The Politics of Free Will

11 Apr

The Politics of Free Will:  The ideological implications of either too easily accepting or rejecting the idea of “free will.”


A fascinating conversation about free will is taking shape over the blogosphere. Sam Harris’ book of the same name has touched off a rather thought-provoking debate regarding what FREE WILL is, if it is, and how it fits in with what we know of the natural universe and how we understand our own experiences as human beings within that context.  I tend to agree with Harris and Coyne about “free will” as we know it being “illusory”, but am sympathetic to the position of Daniel Dennett as well (that some form of free will is indeed compatible with determinism and the determining influences of nature in our world).  More than anything, though, while I’m more critical of the free will principle than I used to be, I do have at least one misgiving about either affirming or denying it as a concept. … The free will issue is a complicated affair, both existentially and normatively. … Accept or reject it too easily, and/or too readily, and you reap the political and ideological consequences for doing so.

Take an ax to it too easily and you risk justifying an out of control totalitarian impulse in society.  That’s not the explicit intent of its detractors who are merely looking at it from an epistemological and scientific standpoint (rather than making a sociological determination and value judgment about our world in light of their philosophical position); but if people don’t have free will, then this necessarily implies a rethinking of freedom and democracy and the social order of the West.  No “free will” means we have to rethink political freedom and how society should respond to personal liberties in modern life.  Society in such an instance has rights to bypass freedoms/liberties if we don’t have a real choice on matters of individual health, what we do in our personal sphere of day to day living, and so on. Reality being “reality” and truth being “truth”, if there is no real free will, then we don’t have any right to any sorts of freedom impinging on the ‘way things are’ in the world. Without the endowment of free will, the state can put a check on our freedoms and our capacity to exercise them in certain cases where our personal rights butt up against a perceived social good or the idea of a higher moral good that most citizens in a society have agreed on as being right (i.e., smoking laws, code enforcement, etc.)  While, in many cases, this is a good thing … how far can and will it be carried if science can even make a plausible case in demonstratively taking apart free will as a concept? … That’s the first problem in drawing out the implications of this issue over free will and considering its social consequences from a denialist point of view.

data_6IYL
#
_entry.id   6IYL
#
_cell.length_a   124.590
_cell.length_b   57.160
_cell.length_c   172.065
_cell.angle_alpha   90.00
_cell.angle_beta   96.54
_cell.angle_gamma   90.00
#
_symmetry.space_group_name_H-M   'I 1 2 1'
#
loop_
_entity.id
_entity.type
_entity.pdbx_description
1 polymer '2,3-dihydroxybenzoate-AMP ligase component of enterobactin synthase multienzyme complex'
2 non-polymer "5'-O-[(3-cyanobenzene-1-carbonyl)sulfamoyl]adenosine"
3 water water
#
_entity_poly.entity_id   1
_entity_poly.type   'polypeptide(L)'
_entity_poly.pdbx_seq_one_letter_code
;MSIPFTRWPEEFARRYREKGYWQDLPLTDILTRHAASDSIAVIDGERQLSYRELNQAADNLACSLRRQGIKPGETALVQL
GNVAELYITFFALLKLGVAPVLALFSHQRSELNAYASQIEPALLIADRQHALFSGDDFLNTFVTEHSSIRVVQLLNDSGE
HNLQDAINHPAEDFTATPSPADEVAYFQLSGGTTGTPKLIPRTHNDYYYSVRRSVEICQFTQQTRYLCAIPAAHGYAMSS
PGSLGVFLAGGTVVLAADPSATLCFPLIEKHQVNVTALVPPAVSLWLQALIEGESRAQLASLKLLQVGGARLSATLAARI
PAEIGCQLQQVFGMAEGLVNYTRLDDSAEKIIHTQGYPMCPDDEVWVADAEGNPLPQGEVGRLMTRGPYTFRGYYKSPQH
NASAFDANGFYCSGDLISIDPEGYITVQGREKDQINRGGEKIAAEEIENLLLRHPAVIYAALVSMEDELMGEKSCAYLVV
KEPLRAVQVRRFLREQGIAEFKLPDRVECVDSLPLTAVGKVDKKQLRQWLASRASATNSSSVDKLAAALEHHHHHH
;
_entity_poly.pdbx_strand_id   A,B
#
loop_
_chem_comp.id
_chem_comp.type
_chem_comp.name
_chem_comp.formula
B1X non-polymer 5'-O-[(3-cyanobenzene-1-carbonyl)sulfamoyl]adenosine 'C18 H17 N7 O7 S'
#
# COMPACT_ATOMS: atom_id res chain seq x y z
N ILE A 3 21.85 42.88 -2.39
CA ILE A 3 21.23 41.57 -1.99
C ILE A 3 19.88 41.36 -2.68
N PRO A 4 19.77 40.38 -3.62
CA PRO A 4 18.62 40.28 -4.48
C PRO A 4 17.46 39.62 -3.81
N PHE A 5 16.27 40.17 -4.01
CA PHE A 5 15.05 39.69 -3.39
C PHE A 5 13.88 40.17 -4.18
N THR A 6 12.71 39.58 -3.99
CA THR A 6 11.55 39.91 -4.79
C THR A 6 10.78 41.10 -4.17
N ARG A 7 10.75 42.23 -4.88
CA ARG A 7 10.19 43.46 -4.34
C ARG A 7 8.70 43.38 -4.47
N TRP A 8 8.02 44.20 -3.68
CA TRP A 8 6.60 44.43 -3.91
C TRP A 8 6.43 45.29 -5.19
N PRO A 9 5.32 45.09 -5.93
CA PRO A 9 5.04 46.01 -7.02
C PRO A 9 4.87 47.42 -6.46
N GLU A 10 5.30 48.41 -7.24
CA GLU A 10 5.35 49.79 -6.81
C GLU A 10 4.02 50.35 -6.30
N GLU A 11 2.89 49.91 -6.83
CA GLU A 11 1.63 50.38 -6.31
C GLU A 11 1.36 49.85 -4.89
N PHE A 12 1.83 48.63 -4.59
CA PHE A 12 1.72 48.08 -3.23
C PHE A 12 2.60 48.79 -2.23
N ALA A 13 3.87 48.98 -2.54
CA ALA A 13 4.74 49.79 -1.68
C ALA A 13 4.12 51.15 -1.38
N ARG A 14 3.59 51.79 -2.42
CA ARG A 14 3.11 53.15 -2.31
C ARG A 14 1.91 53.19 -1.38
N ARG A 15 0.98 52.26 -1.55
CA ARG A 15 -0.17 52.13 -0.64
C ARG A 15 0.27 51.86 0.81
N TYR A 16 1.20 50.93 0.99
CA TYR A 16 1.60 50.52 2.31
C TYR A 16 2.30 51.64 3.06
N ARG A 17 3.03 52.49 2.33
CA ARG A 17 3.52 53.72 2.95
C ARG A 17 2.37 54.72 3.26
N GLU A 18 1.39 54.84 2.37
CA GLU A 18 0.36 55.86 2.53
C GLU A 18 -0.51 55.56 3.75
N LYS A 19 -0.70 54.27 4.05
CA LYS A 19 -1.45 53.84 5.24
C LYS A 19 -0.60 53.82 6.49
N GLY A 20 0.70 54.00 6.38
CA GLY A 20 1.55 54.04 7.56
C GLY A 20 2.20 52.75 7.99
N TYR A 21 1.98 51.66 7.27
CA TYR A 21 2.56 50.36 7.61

However, push the free will envelope too much and you fall into the libertarian trap of ceding too much power to the capacity for individuals to determine their own personal ends without the input of the greater social community.  It’s Ayn Rand all over again, and it comes about through placing too much credence on the power-to-will/will-to-power in society.  … Worse, if Randian Objectivism wasn’t bad enough, by the time you do reach questions of the social good in society, guess what? … It doesn’t matter if individuals fall through the cracks in the climb to success or particular minority groups are marginalized in the competitive drive to eek out a living … if you didn’t ‘make it to the top’, by this libertarian reading of freedom and free will, then you deserve to be poor or be marginalized. … And, that is why a serious re-consideration of personal responsibility, individual freedom, where they arise from, and what their true conditions are is vitally important here.  The “responsibility” bandwagon can only be carried so far, and it’s dependent on the basics of this notion of human freedom and free will.  If free will is mitigated by social circumstances, upbringing, the state of our minds, our evolutionary heritage as animals, and the laws of nature … then so too is this idea of human achievement. There is no responsibility without a true response-ability, and if the latter is conditioned by the determining influences of our world, then a perceived moral culpability for ‘not being able to make it’ or ‘fight your way to the top’ is unjustified.  … That’s the lowdown on granting too much credence to the power of free will.

And, while I’m certainly happy that fair attention is being paid to the free will debate, not enough people are thinking about it from these essential cultural and political dimensions.  It’s fine to analyze it from a scientific point of view or a philosophical-epistemological one; but until you actually focus on what it means in an ideological sense or in terms of the social and political realities of a country like the United States (just to give one example), you haven’t really covered the full implications of what it means to affirm free will or reject it.

The free will debate isn’t merely academic.  There are some really serious issues to saying either that it exists or doesn’t exist.   One way or another, there are definite consequences to picking one side or the other in the fight over free will. Fail to attend any of them sufficiently with an adequate amount of forethought given to each, and you risk serious repercussions for society as a whole and for its individual citizens in their day to day lives.


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